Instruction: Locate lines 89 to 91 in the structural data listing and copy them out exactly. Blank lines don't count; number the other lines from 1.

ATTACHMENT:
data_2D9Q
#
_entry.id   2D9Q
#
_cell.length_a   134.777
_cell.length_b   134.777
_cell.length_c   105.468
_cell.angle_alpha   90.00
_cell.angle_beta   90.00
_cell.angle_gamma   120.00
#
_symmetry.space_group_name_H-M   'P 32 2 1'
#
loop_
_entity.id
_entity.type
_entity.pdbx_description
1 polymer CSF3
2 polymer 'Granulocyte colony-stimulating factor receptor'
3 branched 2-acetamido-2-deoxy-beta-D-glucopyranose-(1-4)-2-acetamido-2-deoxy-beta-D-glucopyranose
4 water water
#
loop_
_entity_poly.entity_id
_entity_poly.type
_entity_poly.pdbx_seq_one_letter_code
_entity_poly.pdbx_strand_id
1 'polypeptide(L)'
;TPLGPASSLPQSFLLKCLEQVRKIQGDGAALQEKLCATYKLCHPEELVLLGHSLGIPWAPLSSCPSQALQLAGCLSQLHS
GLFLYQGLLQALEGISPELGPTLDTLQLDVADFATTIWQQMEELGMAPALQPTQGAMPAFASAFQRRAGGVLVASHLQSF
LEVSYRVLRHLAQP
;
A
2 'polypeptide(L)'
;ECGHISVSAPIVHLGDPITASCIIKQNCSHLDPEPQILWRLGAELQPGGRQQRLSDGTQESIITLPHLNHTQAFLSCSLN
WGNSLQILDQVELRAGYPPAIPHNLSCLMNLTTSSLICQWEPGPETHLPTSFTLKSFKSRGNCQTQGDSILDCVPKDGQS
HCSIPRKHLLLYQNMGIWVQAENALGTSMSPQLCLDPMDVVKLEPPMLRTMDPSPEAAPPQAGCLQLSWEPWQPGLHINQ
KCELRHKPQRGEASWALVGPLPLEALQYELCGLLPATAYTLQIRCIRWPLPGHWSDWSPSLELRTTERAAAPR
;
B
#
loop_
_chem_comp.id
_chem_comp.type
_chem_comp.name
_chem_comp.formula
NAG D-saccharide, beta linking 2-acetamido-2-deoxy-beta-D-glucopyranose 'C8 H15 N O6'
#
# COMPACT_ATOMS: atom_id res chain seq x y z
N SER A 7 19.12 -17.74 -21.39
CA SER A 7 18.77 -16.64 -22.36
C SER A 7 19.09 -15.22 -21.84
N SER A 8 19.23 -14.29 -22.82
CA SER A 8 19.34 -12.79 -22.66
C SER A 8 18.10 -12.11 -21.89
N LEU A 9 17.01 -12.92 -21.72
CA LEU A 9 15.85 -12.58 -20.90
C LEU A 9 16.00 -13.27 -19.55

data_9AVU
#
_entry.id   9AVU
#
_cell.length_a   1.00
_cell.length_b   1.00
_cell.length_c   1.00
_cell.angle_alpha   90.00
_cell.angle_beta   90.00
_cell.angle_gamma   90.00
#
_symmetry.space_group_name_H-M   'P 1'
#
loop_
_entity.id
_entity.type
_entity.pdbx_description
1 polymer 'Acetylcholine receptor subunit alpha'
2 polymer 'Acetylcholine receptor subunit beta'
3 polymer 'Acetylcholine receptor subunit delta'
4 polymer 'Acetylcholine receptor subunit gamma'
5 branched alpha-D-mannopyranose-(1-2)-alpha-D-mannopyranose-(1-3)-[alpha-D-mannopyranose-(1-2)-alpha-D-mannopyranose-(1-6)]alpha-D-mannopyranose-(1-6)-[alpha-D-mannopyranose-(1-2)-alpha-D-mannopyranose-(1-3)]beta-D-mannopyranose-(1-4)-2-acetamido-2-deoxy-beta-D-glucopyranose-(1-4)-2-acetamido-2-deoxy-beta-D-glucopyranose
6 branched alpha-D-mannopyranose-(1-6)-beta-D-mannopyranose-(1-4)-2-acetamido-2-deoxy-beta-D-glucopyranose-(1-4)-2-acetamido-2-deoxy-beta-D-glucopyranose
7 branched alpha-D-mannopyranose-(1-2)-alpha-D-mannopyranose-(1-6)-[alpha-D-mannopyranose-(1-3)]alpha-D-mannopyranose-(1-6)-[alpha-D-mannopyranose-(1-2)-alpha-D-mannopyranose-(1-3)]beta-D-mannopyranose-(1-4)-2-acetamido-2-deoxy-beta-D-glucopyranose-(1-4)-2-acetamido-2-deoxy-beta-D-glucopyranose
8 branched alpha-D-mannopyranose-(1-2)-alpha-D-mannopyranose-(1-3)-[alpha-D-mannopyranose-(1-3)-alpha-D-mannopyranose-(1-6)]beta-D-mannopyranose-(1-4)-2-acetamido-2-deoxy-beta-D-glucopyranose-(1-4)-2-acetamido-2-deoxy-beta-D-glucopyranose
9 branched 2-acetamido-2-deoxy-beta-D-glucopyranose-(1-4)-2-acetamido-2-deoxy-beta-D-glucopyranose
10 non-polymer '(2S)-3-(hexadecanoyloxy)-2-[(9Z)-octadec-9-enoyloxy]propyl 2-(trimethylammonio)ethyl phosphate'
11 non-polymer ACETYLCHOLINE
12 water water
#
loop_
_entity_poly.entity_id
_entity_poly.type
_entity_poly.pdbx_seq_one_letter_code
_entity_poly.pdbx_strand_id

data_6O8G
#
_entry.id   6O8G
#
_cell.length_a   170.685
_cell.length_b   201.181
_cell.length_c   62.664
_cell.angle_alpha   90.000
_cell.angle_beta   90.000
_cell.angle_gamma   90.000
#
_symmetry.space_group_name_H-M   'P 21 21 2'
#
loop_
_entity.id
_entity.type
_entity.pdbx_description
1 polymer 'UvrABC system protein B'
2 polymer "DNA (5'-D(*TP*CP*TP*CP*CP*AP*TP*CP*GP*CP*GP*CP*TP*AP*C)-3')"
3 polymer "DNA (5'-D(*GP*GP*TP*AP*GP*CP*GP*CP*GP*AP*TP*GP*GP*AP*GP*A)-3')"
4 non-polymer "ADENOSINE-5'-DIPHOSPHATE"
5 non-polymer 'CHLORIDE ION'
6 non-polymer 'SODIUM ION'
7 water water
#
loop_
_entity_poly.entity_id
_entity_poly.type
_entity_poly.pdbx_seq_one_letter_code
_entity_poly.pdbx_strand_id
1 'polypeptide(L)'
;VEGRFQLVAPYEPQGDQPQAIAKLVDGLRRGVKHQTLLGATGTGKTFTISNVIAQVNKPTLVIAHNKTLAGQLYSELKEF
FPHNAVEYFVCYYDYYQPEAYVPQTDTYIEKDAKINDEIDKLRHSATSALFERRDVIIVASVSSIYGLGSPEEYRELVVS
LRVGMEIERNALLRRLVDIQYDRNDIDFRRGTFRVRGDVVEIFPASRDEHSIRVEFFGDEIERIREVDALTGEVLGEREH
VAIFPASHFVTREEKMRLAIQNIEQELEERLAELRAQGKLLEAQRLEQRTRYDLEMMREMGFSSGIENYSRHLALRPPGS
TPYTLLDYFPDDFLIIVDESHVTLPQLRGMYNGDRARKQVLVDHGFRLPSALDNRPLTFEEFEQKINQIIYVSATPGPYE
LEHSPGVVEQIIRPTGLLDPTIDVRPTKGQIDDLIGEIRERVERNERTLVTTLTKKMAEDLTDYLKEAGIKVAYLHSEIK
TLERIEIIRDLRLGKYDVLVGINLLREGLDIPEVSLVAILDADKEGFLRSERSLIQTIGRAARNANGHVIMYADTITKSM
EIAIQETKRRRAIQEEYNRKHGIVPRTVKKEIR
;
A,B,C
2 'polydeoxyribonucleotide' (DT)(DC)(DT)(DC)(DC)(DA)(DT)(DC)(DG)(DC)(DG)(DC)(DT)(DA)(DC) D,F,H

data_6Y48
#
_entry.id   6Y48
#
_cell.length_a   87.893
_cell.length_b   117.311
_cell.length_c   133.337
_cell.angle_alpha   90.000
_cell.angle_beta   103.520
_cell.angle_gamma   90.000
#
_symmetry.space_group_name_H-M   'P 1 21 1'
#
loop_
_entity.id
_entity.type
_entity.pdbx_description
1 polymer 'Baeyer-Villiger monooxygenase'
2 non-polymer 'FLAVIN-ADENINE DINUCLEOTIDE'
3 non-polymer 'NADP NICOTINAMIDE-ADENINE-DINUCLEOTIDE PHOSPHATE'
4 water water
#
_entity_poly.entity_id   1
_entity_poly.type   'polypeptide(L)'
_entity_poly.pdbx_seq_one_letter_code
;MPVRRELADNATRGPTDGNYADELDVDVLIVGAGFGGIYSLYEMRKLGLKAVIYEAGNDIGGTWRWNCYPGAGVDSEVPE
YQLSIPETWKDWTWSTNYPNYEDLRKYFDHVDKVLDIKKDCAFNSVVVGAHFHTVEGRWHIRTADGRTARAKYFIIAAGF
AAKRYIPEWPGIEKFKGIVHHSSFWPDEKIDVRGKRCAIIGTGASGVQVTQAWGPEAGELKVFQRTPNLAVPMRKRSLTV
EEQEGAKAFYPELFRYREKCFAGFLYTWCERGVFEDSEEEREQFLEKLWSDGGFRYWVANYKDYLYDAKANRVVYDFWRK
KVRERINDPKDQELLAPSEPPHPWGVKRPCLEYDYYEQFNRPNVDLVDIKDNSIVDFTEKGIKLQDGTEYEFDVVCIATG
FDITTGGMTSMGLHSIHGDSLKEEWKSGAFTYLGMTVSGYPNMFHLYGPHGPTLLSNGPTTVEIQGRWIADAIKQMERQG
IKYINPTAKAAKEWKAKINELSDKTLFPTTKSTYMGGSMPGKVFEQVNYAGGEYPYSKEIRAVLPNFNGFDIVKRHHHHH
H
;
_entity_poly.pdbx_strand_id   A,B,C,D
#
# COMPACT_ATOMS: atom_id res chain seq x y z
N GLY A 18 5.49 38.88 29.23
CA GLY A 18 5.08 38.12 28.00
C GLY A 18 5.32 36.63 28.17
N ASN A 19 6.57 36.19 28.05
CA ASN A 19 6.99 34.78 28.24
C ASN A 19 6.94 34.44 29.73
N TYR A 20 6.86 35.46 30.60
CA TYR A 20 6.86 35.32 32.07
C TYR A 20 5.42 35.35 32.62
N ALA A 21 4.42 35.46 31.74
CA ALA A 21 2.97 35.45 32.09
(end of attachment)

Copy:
loop_
_entity_poly.entity_id
_entity_poly.type